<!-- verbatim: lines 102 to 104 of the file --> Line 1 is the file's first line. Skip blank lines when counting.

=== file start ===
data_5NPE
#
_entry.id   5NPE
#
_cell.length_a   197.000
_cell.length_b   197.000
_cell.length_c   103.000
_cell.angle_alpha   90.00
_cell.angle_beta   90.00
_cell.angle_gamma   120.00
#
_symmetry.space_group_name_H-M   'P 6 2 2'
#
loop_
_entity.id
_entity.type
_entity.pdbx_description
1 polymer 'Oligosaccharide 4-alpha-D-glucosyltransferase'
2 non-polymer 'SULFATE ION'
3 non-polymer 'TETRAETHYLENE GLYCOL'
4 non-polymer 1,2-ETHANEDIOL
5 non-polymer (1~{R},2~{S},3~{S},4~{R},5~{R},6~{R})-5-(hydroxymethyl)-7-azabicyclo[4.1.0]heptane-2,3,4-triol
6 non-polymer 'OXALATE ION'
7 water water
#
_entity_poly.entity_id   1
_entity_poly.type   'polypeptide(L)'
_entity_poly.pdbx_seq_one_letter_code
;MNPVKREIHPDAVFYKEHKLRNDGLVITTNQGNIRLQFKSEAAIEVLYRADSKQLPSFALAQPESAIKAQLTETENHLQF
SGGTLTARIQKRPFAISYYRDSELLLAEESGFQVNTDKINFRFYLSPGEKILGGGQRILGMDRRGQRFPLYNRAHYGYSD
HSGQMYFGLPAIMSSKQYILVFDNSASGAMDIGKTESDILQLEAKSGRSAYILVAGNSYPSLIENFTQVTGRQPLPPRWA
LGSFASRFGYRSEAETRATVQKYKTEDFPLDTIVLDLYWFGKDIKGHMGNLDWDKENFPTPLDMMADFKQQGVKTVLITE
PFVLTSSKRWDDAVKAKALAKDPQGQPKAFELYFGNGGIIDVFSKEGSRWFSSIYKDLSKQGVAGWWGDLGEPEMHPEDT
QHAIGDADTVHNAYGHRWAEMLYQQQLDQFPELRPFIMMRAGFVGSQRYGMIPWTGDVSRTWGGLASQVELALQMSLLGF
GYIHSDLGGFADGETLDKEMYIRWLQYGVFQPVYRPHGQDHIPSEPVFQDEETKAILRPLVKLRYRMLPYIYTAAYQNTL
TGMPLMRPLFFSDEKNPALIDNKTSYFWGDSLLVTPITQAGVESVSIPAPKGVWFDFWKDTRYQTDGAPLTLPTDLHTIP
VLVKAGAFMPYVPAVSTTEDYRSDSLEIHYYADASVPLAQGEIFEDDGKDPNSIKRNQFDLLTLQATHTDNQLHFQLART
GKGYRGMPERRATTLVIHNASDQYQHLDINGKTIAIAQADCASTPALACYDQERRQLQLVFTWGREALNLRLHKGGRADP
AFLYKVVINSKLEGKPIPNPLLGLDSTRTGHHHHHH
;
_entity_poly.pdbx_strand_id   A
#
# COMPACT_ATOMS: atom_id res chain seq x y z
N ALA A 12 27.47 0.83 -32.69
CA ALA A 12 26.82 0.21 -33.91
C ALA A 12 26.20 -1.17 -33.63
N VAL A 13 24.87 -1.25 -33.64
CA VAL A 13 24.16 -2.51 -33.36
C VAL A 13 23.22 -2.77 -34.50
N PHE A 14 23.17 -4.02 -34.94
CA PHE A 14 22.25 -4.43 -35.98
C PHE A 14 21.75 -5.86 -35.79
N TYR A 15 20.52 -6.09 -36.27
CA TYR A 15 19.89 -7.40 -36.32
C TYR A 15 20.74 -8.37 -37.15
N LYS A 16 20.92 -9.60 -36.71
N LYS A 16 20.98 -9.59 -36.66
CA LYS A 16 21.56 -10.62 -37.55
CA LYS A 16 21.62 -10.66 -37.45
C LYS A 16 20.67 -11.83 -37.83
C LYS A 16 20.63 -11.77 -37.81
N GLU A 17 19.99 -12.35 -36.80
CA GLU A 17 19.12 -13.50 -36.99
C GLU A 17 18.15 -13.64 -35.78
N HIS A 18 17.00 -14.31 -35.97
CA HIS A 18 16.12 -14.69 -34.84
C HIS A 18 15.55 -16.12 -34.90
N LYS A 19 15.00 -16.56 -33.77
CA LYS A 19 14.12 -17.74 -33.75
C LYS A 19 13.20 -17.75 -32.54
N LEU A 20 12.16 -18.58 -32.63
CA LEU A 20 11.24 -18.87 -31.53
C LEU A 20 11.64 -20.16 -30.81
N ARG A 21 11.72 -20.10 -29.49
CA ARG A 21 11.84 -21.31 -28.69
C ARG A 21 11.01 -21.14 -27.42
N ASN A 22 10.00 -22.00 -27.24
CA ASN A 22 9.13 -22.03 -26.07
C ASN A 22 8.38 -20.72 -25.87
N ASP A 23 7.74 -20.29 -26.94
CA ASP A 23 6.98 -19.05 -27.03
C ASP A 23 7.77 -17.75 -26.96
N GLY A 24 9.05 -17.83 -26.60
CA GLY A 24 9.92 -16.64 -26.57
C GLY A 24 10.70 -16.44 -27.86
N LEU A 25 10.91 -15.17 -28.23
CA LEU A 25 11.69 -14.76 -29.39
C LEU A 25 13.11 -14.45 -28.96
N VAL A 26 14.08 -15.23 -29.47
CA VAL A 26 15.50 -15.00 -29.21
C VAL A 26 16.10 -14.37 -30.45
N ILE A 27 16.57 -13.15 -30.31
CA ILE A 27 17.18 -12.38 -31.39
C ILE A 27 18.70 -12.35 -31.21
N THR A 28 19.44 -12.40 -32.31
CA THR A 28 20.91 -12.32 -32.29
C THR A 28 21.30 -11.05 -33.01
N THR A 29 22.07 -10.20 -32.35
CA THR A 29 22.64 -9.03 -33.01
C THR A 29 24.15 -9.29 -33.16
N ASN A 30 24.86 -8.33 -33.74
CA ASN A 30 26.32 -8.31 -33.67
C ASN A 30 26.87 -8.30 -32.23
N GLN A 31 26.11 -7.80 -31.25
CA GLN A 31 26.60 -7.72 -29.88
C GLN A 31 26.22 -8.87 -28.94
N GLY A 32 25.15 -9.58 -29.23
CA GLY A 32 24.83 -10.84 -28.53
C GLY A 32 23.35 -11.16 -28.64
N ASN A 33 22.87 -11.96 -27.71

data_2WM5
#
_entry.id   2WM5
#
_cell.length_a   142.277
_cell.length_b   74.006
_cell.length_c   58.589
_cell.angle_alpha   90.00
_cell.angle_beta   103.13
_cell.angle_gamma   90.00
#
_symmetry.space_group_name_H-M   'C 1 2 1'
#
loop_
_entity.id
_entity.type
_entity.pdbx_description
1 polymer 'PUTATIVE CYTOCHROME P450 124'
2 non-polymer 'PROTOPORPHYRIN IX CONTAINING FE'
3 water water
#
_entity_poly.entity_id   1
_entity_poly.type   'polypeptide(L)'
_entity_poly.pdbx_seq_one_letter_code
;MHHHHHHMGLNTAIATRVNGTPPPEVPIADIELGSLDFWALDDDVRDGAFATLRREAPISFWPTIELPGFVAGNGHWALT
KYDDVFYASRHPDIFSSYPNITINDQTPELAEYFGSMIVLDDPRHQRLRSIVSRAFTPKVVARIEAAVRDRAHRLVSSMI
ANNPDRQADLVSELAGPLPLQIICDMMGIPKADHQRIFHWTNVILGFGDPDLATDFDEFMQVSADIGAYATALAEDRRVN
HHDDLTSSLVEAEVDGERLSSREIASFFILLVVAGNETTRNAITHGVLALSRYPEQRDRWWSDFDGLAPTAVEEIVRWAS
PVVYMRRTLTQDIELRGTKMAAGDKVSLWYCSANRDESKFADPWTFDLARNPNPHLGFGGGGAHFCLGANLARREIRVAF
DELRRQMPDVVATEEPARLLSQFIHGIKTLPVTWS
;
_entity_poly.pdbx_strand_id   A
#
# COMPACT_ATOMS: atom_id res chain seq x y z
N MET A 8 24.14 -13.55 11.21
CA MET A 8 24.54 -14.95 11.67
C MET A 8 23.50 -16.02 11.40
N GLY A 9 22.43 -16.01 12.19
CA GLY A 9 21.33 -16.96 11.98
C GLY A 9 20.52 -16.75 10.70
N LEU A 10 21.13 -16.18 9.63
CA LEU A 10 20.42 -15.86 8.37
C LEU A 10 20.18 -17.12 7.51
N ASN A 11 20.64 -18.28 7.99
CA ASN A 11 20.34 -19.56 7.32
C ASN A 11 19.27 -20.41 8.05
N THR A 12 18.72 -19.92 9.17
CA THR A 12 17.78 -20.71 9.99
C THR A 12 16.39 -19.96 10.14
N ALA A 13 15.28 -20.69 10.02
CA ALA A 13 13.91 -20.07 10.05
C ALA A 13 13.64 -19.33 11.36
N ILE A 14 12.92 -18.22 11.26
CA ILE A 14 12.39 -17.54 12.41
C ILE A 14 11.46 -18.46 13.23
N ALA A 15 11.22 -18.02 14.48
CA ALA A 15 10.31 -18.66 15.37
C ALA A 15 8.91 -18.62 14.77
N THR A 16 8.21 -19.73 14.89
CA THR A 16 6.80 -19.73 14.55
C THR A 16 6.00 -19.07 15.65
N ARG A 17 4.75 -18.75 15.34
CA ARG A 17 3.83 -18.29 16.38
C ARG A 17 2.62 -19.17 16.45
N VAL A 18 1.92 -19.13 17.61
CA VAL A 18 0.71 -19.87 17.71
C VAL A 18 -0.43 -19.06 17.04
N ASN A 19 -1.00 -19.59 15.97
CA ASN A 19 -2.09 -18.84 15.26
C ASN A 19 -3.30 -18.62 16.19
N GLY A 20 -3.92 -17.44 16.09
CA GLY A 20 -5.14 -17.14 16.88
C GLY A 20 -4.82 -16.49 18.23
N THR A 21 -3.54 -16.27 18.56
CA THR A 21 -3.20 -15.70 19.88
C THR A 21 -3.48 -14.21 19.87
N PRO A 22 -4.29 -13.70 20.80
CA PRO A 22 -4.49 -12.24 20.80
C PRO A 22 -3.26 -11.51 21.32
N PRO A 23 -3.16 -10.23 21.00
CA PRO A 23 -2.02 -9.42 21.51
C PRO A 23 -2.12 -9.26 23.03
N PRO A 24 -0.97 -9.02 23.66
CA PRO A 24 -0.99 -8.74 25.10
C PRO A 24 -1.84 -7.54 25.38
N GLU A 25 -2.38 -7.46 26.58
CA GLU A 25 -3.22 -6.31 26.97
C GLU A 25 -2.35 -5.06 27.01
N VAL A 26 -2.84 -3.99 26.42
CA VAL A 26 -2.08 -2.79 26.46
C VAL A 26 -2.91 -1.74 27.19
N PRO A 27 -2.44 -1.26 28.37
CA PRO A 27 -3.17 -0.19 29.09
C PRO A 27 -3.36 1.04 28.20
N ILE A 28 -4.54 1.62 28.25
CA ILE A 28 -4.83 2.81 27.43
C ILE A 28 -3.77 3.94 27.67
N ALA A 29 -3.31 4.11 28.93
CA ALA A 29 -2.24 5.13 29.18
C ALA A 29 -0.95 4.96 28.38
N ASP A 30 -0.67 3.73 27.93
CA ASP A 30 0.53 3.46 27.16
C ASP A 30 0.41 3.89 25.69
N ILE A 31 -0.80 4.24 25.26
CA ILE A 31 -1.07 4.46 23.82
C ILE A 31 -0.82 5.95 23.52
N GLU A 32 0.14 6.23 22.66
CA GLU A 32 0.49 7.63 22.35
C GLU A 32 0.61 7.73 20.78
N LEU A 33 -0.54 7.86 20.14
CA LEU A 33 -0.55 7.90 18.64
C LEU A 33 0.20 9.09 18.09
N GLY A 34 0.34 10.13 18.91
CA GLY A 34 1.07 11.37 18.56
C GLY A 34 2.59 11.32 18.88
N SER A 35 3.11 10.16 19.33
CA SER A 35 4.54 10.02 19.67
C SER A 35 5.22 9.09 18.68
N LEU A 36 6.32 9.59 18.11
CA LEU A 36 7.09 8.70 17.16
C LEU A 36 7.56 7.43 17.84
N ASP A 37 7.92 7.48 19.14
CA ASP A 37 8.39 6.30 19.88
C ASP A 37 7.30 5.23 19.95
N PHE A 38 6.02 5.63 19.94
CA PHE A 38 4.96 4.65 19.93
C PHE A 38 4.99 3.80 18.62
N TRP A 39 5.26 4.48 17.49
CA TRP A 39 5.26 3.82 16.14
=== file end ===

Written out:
CA ASN A 30 26.32 -8.31 -33.67
C ASN A 30 26.87 -8.30 -32.23
N GLN A 31 26.11 -7.80 -31.25